ATHENS -- Chris Mayes didn’t join the Georgia team this year expecting to just sit and wait a season before playing. In fact, he knew that wasn’t really an option.
“We just came off playing at one of the highest levels of JUCO football, at Mississippi Gulf Coast,” Mayes said. “And so expectations are high. Both nose guards left. I had to step up to the challenge.”
Mayes, who has 13 tackles and a sack this year, has been part of a surprisingly stout Georgia run defense, especially up the middle. So has fellow junior college transfer Toby Johnson, but to a much lesser extent. Otherwise, Georgia has gotten very little out of its junior college players thus far.
Typically, a team signs such players hoping for an immediate impact. They are more physically mature by virtue of being two years out of high school and usually have already played two years. Mayes is an exception, having redshirted one year at junior college and thus is a sophomore this year.
Georgia has had recent success in the junior college route in the past. Junior college nose tackle John Jenkins was one of the key members of Georgia’s “Dream Team” class in 2011 and spent two years anchoring the nose tackle spot.
Mark Beard, the team’s only junior college transfer in the 2012 class, has played in every game the past two years, starting twice.
This year, Georgia signed five junior college players, by far the most ever in one class under head coach Mark Richt. But one of those players (defensive back Kennar Johnson) hasn’t played at all, another played in one game and is pursuing a redshirt (safety Shaquille Fluker), and another saw his first action just last week (Jonathan Rumph).
Even Mayes estimates he only plays 30 percent of the snaps in a game. Johnson, a more ballyhooed prospect when he signed last spring, has played even less.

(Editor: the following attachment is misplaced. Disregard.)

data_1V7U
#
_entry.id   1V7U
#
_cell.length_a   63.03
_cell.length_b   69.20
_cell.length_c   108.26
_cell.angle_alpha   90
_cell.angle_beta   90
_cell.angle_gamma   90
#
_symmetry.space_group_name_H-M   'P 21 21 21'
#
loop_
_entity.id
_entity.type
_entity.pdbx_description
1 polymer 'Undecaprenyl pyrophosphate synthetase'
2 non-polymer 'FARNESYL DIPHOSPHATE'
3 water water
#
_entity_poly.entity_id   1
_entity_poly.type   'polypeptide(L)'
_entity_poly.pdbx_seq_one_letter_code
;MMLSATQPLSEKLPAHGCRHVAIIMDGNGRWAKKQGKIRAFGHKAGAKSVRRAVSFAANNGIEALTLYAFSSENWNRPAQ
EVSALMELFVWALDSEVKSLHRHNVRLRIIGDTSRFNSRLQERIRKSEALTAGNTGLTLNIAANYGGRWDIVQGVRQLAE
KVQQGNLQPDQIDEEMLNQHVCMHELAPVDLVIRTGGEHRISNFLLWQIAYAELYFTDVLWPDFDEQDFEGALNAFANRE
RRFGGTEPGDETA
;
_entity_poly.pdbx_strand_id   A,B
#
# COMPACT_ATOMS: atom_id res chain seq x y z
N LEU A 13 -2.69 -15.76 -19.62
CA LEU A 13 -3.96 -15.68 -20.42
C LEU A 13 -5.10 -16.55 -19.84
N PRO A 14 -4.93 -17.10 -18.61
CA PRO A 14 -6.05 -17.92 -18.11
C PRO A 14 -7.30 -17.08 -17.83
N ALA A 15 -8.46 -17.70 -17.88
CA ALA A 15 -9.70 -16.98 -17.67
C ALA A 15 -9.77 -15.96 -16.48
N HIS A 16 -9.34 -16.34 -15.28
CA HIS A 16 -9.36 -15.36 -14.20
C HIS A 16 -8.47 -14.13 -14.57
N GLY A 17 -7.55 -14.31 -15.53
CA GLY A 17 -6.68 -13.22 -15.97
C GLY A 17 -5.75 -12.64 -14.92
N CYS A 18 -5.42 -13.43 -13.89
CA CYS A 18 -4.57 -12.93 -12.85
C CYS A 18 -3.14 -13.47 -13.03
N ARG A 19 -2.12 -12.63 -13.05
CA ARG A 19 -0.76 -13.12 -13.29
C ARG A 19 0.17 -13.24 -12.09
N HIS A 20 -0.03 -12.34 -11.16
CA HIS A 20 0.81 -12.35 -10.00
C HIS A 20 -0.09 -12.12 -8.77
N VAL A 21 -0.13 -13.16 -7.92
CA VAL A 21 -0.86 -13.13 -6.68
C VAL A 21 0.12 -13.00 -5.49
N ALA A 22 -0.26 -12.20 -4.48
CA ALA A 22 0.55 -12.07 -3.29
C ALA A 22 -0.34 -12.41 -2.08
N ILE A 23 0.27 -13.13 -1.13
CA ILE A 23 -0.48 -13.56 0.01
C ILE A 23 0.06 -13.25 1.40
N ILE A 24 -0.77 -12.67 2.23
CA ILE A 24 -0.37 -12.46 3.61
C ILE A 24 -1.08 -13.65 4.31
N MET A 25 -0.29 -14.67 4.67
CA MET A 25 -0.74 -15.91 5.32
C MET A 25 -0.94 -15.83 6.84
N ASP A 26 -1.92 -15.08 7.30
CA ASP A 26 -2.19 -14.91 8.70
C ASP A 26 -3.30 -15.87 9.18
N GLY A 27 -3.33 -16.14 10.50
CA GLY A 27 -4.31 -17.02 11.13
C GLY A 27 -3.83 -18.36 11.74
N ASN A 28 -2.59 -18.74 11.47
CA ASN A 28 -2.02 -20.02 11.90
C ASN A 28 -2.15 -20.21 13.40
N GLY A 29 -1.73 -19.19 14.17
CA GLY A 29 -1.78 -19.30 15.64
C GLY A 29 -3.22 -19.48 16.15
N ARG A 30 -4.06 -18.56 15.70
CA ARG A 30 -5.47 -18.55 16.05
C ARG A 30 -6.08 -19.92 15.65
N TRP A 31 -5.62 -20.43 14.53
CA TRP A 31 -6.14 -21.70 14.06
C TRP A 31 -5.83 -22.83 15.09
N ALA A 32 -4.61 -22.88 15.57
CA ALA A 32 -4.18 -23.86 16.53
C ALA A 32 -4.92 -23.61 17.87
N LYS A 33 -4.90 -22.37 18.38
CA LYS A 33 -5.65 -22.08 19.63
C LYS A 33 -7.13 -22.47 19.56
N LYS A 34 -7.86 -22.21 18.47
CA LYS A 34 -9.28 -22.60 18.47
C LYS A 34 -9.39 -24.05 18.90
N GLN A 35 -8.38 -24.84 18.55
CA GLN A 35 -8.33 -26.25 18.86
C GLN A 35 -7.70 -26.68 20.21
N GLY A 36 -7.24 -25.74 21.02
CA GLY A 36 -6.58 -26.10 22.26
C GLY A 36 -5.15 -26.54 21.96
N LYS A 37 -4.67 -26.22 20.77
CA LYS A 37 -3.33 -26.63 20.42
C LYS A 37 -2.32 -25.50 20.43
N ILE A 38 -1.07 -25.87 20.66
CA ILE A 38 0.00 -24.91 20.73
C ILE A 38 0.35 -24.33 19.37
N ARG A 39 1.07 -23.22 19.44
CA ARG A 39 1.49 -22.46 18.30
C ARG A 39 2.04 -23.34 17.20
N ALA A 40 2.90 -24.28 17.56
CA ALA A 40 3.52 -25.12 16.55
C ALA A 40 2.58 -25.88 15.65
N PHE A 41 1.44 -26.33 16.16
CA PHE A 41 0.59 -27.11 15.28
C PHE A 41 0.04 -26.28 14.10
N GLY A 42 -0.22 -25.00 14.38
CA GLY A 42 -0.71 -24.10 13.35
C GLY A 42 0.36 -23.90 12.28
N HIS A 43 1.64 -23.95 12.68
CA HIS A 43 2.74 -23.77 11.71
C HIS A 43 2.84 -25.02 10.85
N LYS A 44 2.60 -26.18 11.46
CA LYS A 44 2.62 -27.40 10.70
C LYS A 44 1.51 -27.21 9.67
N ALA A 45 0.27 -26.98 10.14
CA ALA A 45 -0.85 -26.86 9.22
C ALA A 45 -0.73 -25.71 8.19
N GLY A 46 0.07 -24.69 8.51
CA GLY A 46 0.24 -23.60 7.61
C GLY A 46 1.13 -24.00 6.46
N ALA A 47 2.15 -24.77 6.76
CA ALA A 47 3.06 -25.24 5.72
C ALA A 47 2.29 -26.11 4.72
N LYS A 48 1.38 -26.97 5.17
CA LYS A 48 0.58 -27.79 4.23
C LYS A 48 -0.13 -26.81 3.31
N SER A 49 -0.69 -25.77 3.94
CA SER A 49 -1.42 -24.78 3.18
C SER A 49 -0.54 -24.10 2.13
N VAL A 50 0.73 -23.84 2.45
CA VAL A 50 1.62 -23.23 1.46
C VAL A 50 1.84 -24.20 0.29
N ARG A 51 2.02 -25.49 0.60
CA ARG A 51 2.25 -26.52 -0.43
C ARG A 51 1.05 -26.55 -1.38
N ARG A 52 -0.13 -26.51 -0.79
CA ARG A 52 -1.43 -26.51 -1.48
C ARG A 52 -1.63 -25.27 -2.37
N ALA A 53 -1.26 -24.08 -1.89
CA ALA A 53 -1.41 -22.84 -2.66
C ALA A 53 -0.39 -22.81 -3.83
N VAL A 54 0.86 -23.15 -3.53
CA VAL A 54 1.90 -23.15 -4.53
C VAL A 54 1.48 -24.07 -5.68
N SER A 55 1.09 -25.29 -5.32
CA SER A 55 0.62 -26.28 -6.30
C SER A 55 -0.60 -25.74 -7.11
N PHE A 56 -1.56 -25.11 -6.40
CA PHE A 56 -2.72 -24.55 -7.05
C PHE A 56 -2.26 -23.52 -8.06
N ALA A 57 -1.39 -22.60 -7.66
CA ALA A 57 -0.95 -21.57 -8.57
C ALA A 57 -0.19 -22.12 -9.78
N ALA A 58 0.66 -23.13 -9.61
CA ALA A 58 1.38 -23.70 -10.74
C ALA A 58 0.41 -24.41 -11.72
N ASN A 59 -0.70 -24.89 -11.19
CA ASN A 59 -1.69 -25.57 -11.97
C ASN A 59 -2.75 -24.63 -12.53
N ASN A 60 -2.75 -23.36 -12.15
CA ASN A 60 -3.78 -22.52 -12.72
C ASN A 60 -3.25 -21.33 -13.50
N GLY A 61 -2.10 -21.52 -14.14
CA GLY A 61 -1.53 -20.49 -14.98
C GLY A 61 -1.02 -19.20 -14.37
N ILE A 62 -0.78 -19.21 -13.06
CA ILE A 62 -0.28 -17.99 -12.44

But Richt doesn’t consider it a failure.
“We just wanted to bring them all in and compete, and whoever’s ready to play, play them. And if they’re not, that’s OK,” Richt said. “In years past, if we took a junior college guy, we were thinking that he would play right away, or at least you’re hoping he would play right away. In this class, we were just trying to find good football players, and if they’re ready this year, good, and if not, it could be next year.”
Georgia’s entire signing class was 33 players, and all but two joined the team. So there was some cushion, and if the junior college prospects have to wait a year, that’s fine. But the Bulldogs probably would have been better off if the impact was immediate, except for Mayes, who has played a lot at nose tackle.
“He’s been pretty much what I thought he would be,” defensive coordinator Todd Grantham said. “He’s been a pretty significant player in there. He doesn’t necessarily have the flash maybe that some of the other guys that you guys look at, but he’s been pretty stout. And I think he’s allowed us to have pretty good interior run defense.”
Toby Johnson has helped, too, although not to the extent that was hoped when he signed. He was the highest-rated member of the junior college class but only has three tackles this year, playing in seven of the nine games.
Fluker was a possibility to start at safety but has been felled by preseason injuries and then an unspecified illness. He is pursuing a medical redshirt, while first-year freshmen (Tray Matthews and Quincy Mauger) have been pushed into action.
“Physically, he’s as talented as the guys we’ve got,” Grantham said. “In this game, you can watch it any level, high school, college or pro, there’s a small line between (whether) you’re in the rotation, you’re in the group, and then you’re left behind. That’s why it’s so critical that guys come in in shape, that guys work so hard in August. Because if you miss the time, somebody’s getting the opportunity and they’re gonna show what they can do.”
Kennar Johnson, a cornerback, has not come close to playing time and will redshirt.
“We were so short at our numbers, particularly at corner and safety, that you kind of had to take guys, and it was almost like you had to take this group of guys, and then we’re gonna work them and see who can come out of it,” Grantham said. “And it just so happened that the freshmen came out of it as the guys that could play and contribute.”
Then there’s Rumph, a 6-foot-5 prospect. Rumph’s season has been derailed by injuries. He suffered a high hamstring injury in the preseason, then when it felt ready to return, prior to the North Texas game, he aggravated it.
Then when he finally did get on the field against Florida, he only played 10 snaps and did not have a pass thrown his way.
“If it wasn’t meant for me to get on the field, that’s what it was,” Rumph said. “But when I did get a chance to get on the field, I did play as hard as I could. ... You’ve gotta be patient. Your opportunity comes, and you’ve gotta take advantage of it. I learned that from going to JUCO. You’ve got to always be patient, and when your opportunity comes, and you see your crack, you’ve gotta hit it.”